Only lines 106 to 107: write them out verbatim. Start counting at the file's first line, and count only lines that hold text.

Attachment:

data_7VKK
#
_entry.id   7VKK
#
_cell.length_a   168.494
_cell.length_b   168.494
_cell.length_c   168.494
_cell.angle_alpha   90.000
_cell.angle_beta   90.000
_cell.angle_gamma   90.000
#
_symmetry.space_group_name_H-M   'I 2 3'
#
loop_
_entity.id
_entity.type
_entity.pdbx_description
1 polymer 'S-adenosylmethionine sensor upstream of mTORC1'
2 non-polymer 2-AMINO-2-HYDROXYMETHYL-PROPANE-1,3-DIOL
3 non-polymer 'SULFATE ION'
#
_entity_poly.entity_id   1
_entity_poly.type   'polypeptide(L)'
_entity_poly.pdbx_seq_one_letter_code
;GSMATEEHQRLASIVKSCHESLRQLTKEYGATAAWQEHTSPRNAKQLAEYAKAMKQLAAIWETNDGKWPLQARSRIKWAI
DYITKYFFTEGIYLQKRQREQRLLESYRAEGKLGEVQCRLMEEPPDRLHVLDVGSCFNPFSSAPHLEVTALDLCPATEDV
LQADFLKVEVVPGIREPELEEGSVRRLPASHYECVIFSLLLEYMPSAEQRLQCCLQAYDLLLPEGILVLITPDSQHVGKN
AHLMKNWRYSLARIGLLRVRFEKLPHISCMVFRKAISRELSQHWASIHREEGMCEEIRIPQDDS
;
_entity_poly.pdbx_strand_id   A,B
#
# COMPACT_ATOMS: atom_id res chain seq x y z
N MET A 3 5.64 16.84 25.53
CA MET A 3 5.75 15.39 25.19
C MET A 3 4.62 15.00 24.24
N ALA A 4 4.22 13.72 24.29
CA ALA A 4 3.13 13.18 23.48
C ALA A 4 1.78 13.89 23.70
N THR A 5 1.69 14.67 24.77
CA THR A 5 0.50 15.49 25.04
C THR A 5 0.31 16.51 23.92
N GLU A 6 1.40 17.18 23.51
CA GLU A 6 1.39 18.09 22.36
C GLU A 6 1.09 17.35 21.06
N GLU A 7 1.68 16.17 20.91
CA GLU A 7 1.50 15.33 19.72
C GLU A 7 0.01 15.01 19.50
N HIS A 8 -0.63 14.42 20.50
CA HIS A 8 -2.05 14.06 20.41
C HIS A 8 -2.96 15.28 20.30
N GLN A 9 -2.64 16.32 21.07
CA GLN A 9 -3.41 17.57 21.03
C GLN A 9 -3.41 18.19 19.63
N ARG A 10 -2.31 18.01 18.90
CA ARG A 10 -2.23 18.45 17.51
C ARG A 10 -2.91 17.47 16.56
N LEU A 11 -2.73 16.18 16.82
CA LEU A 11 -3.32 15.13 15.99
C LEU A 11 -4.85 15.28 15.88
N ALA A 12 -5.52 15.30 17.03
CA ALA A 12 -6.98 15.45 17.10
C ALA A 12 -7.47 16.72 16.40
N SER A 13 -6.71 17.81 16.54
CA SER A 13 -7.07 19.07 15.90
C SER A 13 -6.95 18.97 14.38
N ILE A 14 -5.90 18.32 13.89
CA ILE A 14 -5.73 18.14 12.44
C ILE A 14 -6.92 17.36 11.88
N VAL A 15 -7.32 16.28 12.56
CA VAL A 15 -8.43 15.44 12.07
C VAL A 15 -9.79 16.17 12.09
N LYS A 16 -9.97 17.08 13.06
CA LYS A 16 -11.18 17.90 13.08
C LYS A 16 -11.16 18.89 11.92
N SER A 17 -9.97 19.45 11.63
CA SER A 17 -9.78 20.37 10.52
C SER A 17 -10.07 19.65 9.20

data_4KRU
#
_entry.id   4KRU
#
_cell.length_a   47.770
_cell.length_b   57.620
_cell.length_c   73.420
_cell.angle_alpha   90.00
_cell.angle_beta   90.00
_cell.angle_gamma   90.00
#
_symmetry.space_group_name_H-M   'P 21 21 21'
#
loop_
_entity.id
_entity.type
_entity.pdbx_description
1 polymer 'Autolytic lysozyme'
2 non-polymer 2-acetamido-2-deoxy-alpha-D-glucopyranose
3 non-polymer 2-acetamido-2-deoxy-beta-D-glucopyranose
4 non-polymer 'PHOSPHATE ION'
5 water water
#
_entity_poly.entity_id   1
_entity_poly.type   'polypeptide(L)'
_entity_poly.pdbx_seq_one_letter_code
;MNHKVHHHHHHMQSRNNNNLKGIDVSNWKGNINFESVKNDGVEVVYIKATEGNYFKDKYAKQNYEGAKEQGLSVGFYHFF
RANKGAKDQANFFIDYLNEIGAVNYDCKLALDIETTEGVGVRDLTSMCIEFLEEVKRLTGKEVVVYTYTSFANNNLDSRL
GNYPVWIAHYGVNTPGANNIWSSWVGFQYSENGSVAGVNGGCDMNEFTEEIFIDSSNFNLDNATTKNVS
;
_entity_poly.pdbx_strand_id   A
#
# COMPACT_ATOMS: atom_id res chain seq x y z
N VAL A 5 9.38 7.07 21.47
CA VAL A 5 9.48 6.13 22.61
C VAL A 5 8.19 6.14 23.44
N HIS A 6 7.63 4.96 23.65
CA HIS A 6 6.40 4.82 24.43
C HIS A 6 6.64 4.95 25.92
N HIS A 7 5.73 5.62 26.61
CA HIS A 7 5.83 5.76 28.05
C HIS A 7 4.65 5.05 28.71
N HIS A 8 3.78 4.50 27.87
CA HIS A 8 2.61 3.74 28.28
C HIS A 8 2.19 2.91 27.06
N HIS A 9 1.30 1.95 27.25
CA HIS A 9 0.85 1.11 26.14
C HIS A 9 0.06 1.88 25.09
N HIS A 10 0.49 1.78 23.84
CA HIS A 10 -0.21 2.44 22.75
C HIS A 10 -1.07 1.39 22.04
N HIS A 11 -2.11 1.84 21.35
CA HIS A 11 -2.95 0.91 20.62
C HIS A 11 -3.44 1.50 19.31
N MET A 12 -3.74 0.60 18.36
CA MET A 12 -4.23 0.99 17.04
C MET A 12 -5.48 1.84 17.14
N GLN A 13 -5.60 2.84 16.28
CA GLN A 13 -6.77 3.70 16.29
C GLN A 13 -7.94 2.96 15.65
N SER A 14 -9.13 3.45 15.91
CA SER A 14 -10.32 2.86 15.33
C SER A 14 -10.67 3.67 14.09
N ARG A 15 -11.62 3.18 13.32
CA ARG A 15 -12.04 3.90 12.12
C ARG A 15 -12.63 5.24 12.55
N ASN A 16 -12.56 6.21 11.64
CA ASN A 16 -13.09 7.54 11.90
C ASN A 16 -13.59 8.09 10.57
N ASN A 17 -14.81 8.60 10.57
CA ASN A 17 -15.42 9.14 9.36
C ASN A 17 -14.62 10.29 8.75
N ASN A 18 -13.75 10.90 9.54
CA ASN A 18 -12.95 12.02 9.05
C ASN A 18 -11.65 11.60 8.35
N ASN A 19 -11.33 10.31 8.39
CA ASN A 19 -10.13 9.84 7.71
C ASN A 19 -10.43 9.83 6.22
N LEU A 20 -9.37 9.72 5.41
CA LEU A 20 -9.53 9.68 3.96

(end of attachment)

GNYPVWIAHYGVNTPGANNIWSSWVGFQYSENGSVAGVNGGCDMNEFTEEIFIDSSNFNLDNATTKNVS
;